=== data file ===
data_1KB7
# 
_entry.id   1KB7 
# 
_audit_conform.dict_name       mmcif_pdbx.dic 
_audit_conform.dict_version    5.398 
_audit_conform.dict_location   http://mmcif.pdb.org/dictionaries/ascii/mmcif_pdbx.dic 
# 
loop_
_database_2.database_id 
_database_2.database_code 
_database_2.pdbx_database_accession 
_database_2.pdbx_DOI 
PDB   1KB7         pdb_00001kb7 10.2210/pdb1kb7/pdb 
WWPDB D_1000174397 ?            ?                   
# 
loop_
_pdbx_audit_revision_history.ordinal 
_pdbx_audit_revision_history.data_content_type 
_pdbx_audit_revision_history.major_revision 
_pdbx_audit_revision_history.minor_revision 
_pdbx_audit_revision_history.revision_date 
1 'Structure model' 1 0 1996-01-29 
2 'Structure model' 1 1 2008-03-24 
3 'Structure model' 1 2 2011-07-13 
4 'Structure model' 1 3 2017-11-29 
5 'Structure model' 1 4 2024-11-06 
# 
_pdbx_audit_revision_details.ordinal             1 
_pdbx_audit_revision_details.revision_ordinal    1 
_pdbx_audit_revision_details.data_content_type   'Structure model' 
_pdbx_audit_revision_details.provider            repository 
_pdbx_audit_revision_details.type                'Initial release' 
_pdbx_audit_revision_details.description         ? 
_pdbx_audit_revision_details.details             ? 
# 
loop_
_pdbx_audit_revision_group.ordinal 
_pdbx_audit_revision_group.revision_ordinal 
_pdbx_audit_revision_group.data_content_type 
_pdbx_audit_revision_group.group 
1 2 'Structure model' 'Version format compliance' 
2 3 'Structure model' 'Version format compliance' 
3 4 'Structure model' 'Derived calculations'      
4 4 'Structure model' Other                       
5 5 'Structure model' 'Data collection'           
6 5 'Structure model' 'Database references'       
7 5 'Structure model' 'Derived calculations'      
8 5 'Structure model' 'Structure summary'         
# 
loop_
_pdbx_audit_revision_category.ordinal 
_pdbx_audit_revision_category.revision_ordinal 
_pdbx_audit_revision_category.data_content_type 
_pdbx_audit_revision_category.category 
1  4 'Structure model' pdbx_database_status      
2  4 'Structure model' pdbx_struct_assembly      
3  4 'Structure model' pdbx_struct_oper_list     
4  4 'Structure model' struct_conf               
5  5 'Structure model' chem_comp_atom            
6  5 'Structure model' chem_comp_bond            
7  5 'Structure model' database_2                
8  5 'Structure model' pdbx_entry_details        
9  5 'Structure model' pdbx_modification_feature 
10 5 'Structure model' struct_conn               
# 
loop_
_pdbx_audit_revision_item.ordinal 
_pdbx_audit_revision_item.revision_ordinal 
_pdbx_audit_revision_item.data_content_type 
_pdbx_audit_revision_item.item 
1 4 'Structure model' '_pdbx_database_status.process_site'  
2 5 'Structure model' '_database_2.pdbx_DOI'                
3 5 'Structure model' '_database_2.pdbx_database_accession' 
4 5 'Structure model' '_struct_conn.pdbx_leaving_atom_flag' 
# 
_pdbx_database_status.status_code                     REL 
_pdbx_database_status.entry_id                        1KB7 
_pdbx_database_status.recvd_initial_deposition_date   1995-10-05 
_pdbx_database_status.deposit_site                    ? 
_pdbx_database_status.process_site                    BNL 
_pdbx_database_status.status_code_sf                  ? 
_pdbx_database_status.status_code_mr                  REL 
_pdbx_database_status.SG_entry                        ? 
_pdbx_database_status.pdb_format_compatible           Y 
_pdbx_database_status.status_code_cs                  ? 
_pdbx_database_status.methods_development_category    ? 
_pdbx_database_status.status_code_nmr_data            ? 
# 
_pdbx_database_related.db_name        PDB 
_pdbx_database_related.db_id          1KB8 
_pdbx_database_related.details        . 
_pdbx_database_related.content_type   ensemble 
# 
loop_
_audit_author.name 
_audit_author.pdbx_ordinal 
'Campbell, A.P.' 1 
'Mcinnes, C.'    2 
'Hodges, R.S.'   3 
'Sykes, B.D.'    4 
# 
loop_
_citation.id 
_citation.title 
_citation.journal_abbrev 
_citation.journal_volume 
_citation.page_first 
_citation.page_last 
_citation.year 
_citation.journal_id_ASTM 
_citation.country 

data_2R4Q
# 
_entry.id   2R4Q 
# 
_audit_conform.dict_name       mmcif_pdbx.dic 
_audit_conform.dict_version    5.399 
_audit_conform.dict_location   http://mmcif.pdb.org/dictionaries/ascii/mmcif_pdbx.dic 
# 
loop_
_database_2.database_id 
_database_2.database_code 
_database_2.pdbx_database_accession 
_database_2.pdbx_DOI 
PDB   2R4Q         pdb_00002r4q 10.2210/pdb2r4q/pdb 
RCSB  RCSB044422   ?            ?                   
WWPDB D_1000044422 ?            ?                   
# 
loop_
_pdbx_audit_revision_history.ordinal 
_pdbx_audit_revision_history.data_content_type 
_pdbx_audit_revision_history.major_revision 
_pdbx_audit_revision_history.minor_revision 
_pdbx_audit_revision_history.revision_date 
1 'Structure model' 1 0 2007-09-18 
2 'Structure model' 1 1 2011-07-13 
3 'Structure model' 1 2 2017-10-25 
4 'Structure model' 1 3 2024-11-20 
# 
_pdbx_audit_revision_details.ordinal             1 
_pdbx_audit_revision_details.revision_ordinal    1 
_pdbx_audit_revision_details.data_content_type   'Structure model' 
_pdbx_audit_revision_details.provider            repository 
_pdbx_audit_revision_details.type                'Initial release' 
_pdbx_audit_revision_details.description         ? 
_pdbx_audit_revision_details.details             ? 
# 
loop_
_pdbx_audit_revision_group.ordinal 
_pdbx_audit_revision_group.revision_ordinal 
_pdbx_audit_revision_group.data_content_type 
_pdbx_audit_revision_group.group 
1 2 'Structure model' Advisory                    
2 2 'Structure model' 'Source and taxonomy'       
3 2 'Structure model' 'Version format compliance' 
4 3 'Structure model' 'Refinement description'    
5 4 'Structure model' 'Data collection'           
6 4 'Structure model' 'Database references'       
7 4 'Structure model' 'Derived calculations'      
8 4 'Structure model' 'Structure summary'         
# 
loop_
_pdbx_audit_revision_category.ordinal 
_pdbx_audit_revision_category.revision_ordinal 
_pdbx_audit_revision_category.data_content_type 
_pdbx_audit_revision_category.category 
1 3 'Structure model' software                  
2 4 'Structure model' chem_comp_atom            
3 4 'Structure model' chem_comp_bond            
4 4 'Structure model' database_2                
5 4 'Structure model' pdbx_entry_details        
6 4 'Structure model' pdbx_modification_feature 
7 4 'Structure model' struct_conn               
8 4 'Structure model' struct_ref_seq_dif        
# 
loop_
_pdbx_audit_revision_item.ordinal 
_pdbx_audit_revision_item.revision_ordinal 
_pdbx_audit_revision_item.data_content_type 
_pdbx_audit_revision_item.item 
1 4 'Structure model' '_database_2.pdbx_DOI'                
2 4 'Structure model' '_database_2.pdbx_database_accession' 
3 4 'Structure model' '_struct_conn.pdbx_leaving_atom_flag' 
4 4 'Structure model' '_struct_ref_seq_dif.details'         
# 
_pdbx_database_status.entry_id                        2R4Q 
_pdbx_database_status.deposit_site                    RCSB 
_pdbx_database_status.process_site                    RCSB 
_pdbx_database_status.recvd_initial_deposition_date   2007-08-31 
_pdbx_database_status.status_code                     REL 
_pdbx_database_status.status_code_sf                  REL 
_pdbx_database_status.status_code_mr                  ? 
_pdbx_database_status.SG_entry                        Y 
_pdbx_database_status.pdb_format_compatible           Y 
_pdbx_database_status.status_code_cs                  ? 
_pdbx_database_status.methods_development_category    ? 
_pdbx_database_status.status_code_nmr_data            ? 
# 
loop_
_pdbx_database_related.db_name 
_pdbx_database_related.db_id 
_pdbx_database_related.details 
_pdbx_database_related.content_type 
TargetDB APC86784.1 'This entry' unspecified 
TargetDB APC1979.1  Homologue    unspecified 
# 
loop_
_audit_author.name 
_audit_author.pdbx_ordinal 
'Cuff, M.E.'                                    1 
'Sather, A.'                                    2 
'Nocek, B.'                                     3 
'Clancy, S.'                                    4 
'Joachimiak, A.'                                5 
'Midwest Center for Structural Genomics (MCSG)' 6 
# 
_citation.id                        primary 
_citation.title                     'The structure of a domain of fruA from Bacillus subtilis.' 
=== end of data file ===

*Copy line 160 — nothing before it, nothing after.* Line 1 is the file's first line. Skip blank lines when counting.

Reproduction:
7 4 'Structure model' 'Derived calculations'      